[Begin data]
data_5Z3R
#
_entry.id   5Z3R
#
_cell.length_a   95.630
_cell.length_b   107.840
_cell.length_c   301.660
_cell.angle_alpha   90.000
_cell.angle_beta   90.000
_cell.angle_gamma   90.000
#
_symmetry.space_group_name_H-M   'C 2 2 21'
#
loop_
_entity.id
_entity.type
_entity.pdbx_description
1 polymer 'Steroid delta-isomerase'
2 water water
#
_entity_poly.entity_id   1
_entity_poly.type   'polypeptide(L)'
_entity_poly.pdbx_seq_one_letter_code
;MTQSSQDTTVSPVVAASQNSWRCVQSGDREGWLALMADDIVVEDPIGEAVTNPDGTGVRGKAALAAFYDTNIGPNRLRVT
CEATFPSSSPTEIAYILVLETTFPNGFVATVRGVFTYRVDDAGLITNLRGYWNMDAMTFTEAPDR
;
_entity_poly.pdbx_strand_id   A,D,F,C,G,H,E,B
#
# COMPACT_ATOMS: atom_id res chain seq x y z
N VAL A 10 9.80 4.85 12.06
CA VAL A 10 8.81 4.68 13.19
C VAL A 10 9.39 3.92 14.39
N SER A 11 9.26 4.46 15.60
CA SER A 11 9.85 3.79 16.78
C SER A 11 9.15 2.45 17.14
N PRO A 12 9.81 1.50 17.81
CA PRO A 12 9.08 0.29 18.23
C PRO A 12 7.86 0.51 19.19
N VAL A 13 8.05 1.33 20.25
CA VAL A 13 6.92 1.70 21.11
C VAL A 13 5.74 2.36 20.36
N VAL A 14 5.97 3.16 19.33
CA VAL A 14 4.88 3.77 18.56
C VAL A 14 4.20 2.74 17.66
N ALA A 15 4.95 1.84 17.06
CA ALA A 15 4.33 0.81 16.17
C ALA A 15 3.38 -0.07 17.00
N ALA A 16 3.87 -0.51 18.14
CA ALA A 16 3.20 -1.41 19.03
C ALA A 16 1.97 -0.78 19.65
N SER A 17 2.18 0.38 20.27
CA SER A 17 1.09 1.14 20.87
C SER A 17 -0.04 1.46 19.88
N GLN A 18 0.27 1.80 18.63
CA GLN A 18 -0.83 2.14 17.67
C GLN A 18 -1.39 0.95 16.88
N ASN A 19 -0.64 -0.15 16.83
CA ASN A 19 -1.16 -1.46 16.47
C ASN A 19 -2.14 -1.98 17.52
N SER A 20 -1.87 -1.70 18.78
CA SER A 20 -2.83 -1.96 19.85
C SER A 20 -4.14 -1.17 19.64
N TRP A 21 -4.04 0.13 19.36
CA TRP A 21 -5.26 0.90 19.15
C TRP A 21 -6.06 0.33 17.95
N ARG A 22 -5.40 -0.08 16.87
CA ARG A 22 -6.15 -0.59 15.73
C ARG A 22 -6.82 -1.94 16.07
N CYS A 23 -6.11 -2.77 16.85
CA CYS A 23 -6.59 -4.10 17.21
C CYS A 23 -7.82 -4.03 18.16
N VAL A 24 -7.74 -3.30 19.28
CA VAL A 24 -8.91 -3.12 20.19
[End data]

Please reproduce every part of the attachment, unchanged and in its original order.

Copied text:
data_5Z3R
#
_entry.id   5Z3R
#
_cell.length_a   95.630
_cell.length_b   107.840
_cell.length_c   301.660
_cell.angle_alpha   90.000
_cell.angle_beta   90.000
_cell.angle_gamma   90.000
#
_symmetry.space_group_name_H-M   'C 2 2 21'
#
loop_
_entity.id
_entity.type
_entity.pdbx_description
1 polymer 'Steroid delta-isomerase'
2 water water
#
_entity_poly.entity_id   1
_entity_poly.type   'polypeptide(L)'
_entity_poly.pdbx_seq_one_letter_code
;MTQSSQDTTVSPVVAASQNSWRCVQSGDREGWLALMADDIVVEDPIGEAVTNPDGTGVRGKAALAAFYDTNIGPNRLRVT
CEATFPSSSPTEIAYILVLETTFPNGFVATVRGVFTYRVDDAGLITNLRGYWNMDAMTFTEAPDR
;
_entity_poly.pdbx_strand_id   A,D,F,C,G,H,E,B
#
# COMPACT_ATOMS: atom_id res chain seq x y z
N VAL A 10 9.80 4.85 12.06
CA VAL A 10 8.81 4.68 13.19
C VAL A 10 9.39 3.92 14.39
N SER A 11 9.26 4.46 15.60
CA SER A 11 9.85 3.79 16.78
C SER A 11 9.15 2.45 17.14
N PRO A 12 9.81 1.50 17.81
CA PRO A 12 9.08 0.29 18.23
C PRO A 12 7.86 0.51 19.19
N VAL A 13 8.05 1.33 20.25
CA VAL A 13 6.92 1.70 21.11
C VAL A 13 5.74 2.36 20.36
N VAL A 14 5.97 3.16 19.33
CA VAL A 14 4.88 3.77 18.56
C VAL A 14 4.20 2.74 17.66
N ALA A 15 4.95 1.84 17.06
CA ALA A 15 4.33 0.81 16.17
C ALA A 15 3.38 -0.07 17.00
N ALA A 16 3.87 -0.51 18.14
CA ALA A 16 3.20 -1.41 19.03
C ALA A 16 1.97 -0.78 19.65
N SER A 17 2.18 0.38 20.27
CA SER A 17 1.09 1.14 20.87
C SER A 17 -0.04 1.46 19.88
N GLN A 18 0.27 1.80 18.63
CA GLN A 18 -0.83 2.14 17.67
C GLN A 18 -1.39 0.95 16.88
N ASN A 19 -0.64 -0.15 16.83
CA ASN A 19 -1.16 -1.46 16.47
C ASN A 19 -2.14 -1.98 17.52
N SER A 20 -1.87 -1.70 18.78
CA SER A 20 -2.83 -1.96 19.85
C SER A 20 -4.14 -1.17 19.64
N TRP A 21 -4.04 0.13 19.36
CA TRP A 21 -5.26 0.90 19.15
C TRP A 21 -6.06 0.33 17.95
N ARG A 22 -5.40 -0.08 16.87
CA ARG A 22 -6.15 -0.59 15.73
C ARG A 22 -6.82 -1.94 16.07
N CYS A 23 -6.11 -2.77 16.85
CA CYS A 23 -6.59 -4.10 17.21
C CYS A 23 -7.82 -4.03 18.16
N VAL A 24 -7.74 -3.30 19.28
CA VAL A 24 -8.91 -3.12 20.19